In India, a shocking case has come to light where a man named Chandanji Thakor spent an additional three years in prison due to a grave oversight by prison authorities who failed to open an email attachment containing a bail order.
Chandanji Thakor was serving a life sentence for a murder conviction but had his conviction suspended by the Gujarat High Court, which issued an order granting him bail in September 2020. At that time, India was emerging from a prolonged lockdown due to COVID-19, and the court had sent the bail order via email.
However, it has now been revealed that the prison authorities did not notice the attached bail order either when it was initially sent or when the court followed up on the case in December of the same year.
Describing the case as an alarming oversight, the Gujarat High Court criticized the prison authorities for their serious lapse in not complying with the court’s order issued three years ago. As a result, Thakor has been awarded compensation of Rs 100,000 (£988) to be paid within two weeks.
The judges expressed their concern, stating, that the applicant was ordered to be released and could have enjoyed his freedom. However, he was forced to remain in jail only because no attention was paid by the jail authorities to contact the Registry or Sessions Court with regard to the order passed by this Court.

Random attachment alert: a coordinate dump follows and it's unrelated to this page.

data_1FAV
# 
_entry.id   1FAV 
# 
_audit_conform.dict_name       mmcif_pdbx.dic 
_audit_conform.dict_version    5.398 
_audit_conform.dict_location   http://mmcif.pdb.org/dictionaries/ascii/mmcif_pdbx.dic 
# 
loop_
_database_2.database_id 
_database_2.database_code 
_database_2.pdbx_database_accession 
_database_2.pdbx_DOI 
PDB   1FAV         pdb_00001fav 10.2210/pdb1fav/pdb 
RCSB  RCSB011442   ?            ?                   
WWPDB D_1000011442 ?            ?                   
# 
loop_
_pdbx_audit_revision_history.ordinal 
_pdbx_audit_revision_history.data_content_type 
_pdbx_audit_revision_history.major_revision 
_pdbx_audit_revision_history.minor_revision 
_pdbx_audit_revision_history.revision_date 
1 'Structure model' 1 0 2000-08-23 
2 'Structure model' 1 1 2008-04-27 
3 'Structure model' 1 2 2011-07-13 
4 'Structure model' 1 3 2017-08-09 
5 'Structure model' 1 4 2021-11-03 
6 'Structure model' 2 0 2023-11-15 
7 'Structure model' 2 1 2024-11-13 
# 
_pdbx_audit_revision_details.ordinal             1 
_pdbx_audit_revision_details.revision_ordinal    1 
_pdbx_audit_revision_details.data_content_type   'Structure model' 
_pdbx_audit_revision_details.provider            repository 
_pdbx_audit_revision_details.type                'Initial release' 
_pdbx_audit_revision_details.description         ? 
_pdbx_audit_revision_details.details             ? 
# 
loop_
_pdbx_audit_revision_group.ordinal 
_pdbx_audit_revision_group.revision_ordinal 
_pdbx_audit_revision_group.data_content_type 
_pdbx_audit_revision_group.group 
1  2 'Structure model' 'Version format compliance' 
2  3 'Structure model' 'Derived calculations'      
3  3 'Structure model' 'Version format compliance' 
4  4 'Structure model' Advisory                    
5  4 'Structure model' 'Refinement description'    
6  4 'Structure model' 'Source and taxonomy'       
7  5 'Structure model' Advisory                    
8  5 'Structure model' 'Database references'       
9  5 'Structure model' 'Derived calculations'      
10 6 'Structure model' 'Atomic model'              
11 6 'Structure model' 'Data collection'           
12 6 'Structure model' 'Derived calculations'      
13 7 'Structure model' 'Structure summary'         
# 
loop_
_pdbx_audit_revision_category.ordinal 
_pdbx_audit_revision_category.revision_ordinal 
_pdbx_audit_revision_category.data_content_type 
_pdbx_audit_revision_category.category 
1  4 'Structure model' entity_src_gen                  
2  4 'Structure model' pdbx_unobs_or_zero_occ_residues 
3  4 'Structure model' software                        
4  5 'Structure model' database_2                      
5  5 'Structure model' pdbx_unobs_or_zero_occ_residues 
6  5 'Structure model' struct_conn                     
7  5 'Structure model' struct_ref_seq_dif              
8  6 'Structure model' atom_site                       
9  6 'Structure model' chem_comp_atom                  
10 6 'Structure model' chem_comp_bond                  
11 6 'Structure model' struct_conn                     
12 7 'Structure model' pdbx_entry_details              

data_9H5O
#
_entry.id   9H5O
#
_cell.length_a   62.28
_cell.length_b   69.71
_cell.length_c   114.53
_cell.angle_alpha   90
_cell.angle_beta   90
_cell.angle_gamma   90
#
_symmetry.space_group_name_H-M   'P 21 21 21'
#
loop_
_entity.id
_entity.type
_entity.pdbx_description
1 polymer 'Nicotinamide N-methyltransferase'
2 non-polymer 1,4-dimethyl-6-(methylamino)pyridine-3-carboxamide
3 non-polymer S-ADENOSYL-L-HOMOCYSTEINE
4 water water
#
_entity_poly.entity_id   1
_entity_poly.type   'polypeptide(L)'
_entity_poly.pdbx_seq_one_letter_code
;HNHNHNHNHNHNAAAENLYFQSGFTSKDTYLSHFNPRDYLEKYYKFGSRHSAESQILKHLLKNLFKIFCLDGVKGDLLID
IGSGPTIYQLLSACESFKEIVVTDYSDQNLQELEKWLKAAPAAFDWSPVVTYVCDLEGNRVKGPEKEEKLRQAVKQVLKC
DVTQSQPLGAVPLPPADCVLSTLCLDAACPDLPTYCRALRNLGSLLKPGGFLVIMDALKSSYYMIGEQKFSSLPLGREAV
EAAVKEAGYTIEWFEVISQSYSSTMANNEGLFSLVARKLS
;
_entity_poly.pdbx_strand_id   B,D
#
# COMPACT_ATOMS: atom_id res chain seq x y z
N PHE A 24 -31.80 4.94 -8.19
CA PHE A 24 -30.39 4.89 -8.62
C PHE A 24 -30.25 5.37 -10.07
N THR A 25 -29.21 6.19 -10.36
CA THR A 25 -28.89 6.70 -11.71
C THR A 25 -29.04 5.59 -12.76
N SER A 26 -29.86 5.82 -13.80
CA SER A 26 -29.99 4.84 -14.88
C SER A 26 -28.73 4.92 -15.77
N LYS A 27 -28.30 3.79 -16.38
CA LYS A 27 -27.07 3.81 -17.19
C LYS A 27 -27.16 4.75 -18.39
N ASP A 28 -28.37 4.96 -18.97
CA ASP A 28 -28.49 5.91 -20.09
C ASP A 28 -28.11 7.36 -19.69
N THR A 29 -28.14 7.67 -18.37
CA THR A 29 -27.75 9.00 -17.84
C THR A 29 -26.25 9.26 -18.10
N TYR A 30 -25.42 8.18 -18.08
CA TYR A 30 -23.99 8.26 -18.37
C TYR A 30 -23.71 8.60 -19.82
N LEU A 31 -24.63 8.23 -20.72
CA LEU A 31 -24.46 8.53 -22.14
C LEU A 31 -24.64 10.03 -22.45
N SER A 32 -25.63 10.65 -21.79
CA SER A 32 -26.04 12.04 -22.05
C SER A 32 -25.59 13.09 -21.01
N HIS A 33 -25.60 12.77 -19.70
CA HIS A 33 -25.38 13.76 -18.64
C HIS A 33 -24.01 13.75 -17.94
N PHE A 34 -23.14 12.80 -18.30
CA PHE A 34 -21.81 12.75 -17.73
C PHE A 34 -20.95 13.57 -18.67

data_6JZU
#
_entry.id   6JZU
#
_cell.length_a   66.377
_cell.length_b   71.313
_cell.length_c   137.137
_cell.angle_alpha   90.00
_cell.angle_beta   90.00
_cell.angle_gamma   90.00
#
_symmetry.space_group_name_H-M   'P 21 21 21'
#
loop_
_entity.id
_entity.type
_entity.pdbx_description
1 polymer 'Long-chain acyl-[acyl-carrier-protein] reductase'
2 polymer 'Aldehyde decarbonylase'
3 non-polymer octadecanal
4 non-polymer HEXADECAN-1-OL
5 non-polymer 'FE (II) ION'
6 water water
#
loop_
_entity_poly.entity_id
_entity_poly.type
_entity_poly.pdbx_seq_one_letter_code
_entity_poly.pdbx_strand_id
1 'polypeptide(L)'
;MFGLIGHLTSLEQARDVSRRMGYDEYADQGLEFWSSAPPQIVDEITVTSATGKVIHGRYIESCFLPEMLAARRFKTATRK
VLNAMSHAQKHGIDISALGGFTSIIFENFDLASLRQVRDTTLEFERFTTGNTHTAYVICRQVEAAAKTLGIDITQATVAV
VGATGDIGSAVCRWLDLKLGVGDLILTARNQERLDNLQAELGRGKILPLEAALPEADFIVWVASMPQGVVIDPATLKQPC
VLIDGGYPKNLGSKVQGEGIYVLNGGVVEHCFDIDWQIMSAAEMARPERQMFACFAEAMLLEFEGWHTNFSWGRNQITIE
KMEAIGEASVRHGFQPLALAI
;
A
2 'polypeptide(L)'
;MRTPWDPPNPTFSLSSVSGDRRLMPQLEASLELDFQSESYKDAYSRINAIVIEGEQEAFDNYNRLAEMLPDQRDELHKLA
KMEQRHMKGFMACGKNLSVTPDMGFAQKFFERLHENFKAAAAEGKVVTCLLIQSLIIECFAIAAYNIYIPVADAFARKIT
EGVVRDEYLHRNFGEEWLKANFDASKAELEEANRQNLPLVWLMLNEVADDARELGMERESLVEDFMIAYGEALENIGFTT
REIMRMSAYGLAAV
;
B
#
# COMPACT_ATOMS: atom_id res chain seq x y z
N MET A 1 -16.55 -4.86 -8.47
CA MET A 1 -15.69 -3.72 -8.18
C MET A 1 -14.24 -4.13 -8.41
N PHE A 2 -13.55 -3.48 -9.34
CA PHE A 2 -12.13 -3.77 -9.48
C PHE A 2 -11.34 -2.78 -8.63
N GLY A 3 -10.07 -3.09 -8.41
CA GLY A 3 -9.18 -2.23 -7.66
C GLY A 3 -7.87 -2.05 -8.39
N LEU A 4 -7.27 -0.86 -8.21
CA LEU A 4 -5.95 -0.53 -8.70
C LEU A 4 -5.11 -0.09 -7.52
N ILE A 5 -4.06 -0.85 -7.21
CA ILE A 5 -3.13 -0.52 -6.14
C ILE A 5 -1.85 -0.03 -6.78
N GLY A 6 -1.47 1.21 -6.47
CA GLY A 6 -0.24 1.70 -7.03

The Gujarat High Court registry had sent a second email in December to the Sessions Court of Mehsana and Ahmedabad Central Jail, notifying them that Thakor had fulfilled the necessary bond requirements of Rs 20,000 (£200) and should be released. Unfortunately, due to the ongoing COVID-19 pandemic, the jail authorities failed to notice this email, leading to the court’s order going unimplemented.
According to the Supreme Court of India, a defendant should be released within seven days from the date of bail being granted. It is the responsibility of the jail’s superintendent to inform the district legal service authorities, who can then arrange for the necessary legal assistance to facilitate the release. However, in Thakor’s case, his lawyer was never informed of his eligibility for release.
Finally, after three years of wrongful imprisonment, the 27-year-old Thakor was released from prison on September 21, just a day before the court was scheduled to hear his fresh application for regular bail.
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